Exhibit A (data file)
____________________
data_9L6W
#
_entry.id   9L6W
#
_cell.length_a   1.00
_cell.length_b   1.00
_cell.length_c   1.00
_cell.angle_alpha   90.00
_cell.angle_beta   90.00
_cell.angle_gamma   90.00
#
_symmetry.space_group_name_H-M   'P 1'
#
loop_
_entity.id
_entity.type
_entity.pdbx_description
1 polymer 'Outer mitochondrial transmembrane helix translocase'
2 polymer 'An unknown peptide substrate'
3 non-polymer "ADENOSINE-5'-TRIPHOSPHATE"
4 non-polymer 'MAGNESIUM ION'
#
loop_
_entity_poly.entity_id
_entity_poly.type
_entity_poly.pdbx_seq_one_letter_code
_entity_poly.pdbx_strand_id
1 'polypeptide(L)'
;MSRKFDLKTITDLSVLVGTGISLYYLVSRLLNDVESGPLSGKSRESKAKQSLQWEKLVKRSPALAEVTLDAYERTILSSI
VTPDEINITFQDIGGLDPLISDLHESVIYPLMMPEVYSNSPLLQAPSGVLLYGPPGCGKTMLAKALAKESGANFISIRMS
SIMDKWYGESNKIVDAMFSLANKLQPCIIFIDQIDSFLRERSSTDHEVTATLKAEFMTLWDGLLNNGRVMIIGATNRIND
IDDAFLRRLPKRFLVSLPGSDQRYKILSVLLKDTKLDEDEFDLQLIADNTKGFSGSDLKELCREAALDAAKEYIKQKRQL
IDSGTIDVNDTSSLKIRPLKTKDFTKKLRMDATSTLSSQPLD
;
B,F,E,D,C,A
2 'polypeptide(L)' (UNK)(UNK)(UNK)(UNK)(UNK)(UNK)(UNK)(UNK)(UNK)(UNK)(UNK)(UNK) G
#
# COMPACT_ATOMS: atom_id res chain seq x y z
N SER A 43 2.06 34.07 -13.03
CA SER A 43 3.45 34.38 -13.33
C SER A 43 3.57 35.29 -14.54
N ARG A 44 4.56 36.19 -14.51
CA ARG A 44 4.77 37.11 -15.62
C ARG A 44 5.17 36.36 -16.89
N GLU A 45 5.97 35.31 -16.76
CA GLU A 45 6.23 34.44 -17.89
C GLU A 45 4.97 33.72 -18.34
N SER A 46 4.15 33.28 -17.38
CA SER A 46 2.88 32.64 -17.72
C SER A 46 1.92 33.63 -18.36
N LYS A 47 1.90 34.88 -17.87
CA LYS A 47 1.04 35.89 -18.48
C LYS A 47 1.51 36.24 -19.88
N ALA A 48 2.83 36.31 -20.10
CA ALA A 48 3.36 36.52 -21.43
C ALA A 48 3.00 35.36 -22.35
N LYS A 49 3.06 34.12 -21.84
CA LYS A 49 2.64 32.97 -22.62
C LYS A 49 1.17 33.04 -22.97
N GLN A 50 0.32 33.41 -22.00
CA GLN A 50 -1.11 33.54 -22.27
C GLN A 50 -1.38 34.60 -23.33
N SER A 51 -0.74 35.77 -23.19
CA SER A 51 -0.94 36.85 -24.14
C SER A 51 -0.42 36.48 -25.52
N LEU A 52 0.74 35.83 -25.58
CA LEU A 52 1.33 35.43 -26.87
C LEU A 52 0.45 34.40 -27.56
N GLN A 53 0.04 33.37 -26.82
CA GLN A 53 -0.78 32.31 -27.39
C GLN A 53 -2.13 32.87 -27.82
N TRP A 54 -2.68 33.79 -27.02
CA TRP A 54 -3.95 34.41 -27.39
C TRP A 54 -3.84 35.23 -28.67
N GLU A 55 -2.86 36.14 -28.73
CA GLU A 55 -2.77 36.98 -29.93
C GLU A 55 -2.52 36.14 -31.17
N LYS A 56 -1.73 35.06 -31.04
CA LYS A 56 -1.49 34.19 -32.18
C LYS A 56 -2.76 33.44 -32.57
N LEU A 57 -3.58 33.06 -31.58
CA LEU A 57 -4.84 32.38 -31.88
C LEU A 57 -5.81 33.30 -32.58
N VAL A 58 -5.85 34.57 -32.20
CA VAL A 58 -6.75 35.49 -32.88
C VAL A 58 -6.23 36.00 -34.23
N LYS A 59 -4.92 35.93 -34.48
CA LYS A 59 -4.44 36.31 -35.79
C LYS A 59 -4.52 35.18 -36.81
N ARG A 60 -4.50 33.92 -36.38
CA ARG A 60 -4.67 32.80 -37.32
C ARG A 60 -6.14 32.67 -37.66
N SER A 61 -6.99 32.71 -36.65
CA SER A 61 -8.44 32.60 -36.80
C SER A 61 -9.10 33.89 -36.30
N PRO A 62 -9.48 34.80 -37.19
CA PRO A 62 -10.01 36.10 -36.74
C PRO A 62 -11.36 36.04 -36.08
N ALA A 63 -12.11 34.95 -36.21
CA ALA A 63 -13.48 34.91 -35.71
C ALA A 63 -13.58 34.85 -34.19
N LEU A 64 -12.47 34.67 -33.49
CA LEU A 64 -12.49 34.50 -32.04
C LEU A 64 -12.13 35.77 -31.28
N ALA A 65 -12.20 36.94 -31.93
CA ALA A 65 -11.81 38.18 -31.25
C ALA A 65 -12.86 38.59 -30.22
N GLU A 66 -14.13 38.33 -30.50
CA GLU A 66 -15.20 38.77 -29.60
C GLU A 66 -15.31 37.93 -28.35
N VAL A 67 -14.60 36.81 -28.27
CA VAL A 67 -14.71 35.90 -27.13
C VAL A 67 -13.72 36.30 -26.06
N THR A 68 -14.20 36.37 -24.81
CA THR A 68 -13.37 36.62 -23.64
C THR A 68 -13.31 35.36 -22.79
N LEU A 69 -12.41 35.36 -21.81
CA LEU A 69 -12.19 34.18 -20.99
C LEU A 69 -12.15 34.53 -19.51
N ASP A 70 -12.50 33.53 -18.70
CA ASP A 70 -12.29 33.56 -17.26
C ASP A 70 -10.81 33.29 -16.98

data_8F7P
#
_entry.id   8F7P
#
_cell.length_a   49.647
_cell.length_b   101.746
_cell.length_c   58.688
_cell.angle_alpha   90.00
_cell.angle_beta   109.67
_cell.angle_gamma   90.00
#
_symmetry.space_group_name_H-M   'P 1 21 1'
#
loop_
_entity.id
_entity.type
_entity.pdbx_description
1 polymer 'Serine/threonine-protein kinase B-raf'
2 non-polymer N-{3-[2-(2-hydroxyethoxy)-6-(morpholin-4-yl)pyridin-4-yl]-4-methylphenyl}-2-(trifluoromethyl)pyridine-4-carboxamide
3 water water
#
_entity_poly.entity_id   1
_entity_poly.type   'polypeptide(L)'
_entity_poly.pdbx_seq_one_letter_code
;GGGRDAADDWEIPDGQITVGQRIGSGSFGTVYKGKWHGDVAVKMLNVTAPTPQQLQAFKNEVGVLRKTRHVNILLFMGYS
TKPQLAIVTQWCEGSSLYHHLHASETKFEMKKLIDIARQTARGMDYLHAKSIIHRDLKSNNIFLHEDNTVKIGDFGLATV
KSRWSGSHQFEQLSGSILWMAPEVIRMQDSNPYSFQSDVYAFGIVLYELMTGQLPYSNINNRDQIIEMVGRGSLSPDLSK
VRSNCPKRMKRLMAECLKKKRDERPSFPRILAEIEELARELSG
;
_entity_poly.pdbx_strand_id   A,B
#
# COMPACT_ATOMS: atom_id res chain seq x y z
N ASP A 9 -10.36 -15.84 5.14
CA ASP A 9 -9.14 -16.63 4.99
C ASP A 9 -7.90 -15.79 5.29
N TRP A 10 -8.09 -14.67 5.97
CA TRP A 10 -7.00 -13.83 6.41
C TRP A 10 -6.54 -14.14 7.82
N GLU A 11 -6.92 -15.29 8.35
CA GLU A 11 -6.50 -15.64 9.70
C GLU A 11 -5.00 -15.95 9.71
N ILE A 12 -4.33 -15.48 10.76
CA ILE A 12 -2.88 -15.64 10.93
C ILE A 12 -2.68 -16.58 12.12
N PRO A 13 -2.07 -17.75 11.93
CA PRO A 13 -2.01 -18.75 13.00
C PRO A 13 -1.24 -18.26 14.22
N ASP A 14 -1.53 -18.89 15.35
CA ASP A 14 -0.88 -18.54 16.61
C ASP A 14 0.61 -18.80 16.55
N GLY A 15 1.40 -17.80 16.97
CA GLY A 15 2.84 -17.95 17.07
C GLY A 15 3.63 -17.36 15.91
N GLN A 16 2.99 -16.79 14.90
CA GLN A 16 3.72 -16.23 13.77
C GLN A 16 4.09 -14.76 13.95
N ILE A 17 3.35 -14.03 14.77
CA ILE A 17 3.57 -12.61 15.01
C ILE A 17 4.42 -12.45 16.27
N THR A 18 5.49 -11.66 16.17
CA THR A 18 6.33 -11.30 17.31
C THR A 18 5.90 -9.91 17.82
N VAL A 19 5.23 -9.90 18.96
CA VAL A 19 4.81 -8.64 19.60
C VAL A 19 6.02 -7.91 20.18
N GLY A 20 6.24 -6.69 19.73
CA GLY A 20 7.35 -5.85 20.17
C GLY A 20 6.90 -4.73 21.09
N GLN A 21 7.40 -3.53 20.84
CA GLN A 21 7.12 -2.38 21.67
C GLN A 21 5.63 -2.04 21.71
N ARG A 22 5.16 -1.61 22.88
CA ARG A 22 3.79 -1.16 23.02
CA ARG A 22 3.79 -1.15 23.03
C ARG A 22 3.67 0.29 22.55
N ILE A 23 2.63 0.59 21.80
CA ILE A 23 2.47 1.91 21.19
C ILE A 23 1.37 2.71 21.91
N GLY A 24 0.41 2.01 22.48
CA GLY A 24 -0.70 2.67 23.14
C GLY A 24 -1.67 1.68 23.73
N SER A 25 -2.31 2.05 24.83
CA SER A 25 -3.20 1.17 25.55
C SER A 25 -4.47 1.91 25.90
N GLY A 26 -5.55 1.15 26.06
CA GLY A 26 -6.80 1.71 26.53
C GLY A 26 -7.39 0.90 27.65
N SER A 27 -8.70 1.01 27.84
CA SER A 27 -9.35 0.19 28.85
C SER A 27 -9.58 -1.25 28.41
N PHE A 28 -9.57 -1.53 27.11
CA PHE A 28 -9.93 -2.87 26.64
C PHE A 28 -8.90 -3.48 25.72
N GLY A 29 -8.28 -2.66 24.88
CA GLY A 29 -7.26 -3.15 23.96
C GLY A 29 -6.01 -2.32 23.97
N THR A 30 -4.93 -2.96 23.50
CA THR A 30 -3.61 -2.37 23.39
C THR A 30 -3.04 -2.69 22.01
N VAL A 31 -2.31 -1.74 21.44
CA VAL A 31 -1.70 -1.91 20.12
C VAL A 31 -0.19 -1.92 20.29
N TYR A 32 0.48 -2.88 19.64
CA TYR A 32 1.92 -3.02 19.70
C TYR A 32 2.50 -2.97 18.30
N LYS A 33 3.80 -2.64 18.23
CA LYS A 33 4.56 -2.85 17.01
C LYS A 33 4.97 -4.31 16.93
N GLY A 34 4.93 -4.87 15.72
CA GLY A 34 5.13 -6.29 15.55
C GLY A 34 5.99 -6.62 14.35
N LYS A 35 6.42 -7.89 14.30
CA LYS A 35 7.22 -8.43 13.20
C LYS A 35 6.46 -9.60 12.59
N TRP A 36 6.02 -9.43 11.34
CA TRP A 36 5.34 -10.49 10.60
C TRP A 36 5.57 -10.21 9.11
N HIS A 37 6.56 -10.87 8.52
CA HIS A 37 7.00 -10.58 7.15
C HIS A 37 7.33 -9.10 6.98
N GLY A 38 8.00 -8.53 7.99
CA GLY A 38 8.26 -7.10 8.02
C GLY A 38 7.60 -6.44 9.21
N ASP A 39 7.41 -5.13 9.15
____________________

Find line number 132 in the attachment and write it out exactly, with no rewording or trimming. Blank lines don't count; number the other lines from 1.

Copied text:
_cell.angle_gamma   90.00